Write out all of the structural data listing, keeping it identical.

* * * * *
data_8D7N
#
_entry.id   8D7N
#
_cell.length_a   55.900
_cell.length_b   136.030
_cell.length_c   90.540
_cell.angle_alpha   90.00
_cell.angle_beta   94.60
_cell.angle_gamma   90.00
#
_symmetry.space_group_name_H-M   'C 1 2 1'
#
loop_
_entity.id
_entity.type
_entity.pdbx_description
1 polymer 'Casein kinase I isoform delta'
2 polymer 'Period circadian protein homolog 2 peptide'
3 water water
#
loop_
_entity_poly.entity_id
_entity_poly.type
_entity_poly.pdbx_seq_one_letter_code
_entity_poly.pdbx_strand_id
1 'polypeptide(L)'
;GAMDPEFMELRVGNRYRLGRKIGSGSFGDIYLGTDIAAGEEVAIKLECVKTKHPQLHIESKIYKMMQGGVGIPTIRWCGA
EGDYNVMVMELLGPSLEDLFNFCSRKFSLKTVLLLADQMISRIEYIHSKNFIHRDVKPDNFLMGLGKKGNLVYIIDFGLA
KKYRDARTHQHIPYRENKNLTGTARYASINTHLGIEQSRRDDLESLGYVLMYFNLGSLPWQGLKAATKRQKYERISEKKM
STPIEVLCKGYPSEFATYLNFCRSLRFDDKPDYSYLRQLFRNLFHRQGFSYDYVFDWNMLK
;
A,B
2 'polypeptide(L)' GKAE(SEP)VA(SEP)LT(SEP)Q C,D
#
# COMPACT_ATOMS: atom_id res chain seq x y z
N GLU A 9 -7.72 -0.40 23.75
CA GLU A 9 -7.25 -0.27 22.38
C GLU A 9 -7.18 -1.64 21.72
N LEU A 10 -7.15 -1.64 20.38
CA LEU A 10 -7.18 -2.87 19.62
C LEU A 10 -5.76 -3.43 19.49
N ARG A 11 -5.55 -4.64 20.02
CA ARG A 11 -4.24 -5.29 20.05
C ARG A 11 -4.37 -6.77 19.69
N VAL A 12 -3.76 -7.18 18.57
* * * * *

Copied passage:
data_8D7N
#
_entry.id   8D7N
#
_cell.length_a   55.900
_cell.length_b   136.030
_cell.length_c   90.540
_cell.angle_alpha   90.00
_cell.angle_beta   94.60
_cell.angle_gamma   90.00
#
_symmetry.space_group_name_H-M   'C 1 2 1'
#
loop_
_entity.id
_entity.type
_entity.pdbx_description
1 polymer 'Casein kinase I isoform delta'
2 polymer 'Period circadian protein homolog 2 peptide'
3 water water
#
loop_
_entity_poly.entity_id
_entity_poly.type
_entity_poly.pdbx_seq_one_letter_code
_entity_poly.pdbx_strand_id
1 'polypeptide(L)'
;GAMDPEFMELRVGNRYRLGRKIGSGSFGDIYLGTDIAAGEEVAIKLECVKTKHPQLHIESKIYKMMQGGVGIPTIRWCGA
EGDYNVMVMELLGPSLEDLFNFCSRKFSLKTVLLLADQMISRIEYIHSKNFIHRDVKPDNFLMGLGKKGNLVYIIDFGLA
KKYRDARTHQHIPYRENKNLTGTARYASINTHLGIEQSRRDDLESLGYVLMYFNLGSLPWQGLKAATKRQKYERISEKKM
STPIEVLCKGYPSEFATYLNFCRSLRFDDKPDYSYLRQLFRNLFHRQGFSYDYVFDWNMLK
;
A,B
2 'polypeptide(L)' GKAE(SEP)VA(SEP)LT(SEP)Q C,D
#
# COMPACT_ATOMS: atom_id res chain seq x y z
N GLU A 9 -7.72 -0.40 23.75
CA GLU A 9 -7.25 -0.27 22.38
C GLU A 9 -7.18 -1.64 21.72
N LEU A 10 -7.15 -1.64 20.38
CA LEU A 10 -7.18 -2.87 19.62
C LEU A 10 -5.76 -3.43 19.49
N ARG A 11 -5.55 -4.64 20.02
CA ARG A 11 -4.24 -5.29 20.05
C ARG A 11 -4.37 -6.77 19.69
N VAL A 12 -3.76 -7.18 18.57